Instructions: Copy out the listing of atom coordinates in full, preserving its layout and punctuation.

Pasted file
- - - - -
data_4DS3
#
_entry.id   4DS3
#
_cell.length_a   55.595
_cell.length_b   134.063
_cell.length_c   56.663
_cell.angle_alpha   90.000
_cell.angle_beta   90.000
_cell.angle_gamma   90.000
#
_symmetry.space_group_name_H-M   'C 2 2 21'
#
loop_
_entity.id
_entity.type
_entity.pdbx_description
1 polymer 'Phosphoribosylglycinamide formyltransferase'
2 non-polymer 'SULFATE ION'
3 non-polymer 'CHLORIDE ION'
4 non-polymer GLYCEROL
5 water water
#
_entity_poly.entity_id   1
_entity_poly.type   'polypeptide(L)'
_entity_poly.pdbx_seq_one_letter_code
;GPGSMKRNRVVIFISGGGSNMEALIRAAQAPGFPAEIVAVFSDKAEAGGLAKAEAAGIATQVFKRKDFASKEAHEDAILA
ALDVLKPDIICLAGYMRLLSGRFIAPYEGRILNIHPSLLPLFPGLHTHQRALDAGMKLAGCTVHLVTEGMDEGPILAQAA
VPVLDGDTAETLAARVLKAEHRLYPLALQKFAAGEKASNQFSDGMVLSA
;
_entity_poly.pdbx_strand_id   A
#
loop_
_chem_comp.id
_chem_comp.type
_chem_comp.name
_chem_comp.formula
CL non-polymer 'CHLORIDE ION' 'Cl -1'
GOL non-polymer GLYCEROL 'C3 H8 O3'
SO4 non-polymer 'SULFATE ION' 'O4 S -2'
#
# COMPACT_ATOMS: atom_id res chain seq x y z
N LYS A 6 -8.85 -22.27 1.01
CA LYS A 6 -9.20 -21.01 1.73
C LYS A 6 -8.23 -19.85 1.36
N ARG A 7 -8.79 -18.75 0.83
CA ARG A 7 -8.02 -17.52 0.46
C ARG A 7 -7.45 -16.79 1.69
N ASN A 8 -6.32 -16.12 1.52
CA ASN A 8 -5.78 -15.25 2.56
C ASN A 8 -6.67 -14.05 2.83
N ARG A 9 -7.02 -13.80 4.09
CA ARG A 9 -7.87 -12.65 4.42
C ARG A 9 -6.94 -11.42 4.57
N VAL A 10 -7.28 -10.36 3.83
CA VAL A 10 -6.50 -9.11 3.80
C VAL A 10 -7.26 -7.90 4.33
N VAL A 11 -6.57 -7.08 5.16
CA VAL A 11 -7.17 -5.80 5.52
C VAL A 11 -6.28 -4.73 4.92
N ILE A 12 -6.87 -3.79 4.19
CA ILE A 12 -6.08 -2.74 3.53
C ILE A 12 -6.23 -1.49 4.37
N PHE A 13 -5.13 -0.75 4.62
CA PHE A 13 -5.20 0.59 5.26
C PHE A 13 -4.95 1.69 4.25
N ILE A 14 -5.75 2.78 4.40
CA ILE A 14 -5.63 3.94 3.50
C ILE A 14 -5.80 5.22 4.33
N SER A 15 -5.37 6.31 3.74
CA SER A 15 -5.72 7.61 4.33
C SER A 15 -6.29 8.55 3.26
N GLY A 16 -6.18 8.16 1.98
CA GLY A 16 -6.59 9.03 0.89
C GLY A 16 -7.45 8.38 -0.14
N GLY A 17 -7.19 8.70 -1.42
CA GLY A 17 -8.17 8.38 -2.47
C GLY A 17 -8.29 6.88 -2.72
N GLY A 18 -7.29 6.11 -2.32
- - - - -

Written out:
data_4DS3
#
_entry.id   4DS3
#
_cell.length_a   55.595
_cell.length_b   134.063
_cell.length_c   56.663
_cell.angle_alpha   90.000
_cell.angle_beta   90.000
_cell.angle_gamma   90.000
#
_symmetry.space_group_name_H-M   'C 2 2 21'
#
loop_
_entity.id
_entity.type
_entity.pdbx_description
1 polymer 'Phosphoribosylglycinamide formyltransferase'
2 non-polymer 'SULFATE ION'
3 non-polymer 'CHLORIDE ION'
4 non-polymer GLYCEROL
5 water water
#
_entity_poly.entity_id   1
_entity_poly.type   'polypeptide(L)'
_entity_poly.pdbx_seq_one_letter_code
;GPGSMKRNRVVIFISGGGSNMEALIRAAQAPGFPAEIVAVFSDKAEAGGLAKAEAAGIATQVFKRKDFASKEAHEDAILA
ALDVLKPDIICLAGYMRLLSGRFIAPYEGRILNIHPSLLPLFPGLHTHQRALDAGMKLAGCTVHLVTEGMDEGPILAQAA
VPVLDGDTAETLAARVLKAEHRLYPLALQKFAAGEKASNQFSDGMVLSA
;
_entity_poly.pdbx_strand_id   A
#
loop_
_chem_comp.id
_chem_comp.type
_chem_comp.name
_chem_comp.formula
CL non-polymer 'CHLORIDE ION' 'Cl -1'
GOL non-polymer GLYCEROL 'C3 H8 O3'
SO4 non-polymer 'SULFATE ION' 'O4 S -2'
#
# COMPACT_ATOMS: atom_id res chain seq x y z
N LYS A 6 -8.85 -22.27 1.01
CA LYS A 6 -9.20 -21.01 1.73
C LYS A 6 -8.23 -19.85 1.36
N ARG A 7 -8.79 -18.75 0.83
CA ARG A 7 -8.02 -17.52 0.46
C ARG A 7 -7.45 -16.79 1.69
N ASN A 8 -6.32 -16.12 1.52
CA ASN A 8 -5.78 -15.25 2.56
C ASN A 8 -6.67 -14.05 2.83
N ARG A 9 -7.02 -13.80 4.09
CA ARG A 9 -7.87 -12.65 4.42
C ARG A 9 -6.94 -11.42 4.57
N VAL A 10 -7.28 -10.36 3.83
CA VAL A 10 -6.50 -9.11 3.80
C VAL A 10 -7.26 -7.90 4.33
N VAL A 11 -6.57 -7.08 5.16
CA VAL A 11 -7.17 -5.80 5.52
C VAL A 11 -6.28 -4.73 4.92
N ILE A 12 -6.87 -3.79 4.19
CA ILE A 12 -6.08 -2.74 3.53
C ILE A 12 -6.23 -1.49 4.37
N PHE A 13 -5.13 -0.75 4.62
CA PHE A 13 -5.20 0.59 5.26
C PHE A 13 -4.95 1.69 4.25
N ILE A 14 -5.75 2.78 4.40
CA ILE A 14 -5.63 3.94 3.50
C ILE A 14 -5.80 5.22 4.33
N SER A 15 -5.37 6.31 3.74
CA SER A 15 -5.72 7.61 4.33
C SER A 15 -6.29 8.55 3.26
N GLY A 16 -6.18 8.16 1.98
CA GLY A 16 -6.59 9.03 0.89
C GLY A 16 -7.45 8.38 -0.14
N GLY A 17 -7.19 8.70 -1.42
CA GLY A 17 -8.17 8.38 -2.47
C GLY A 17 -8.29 6.88 -2.72
N GLY A 18 -7.29 6.11 -2.32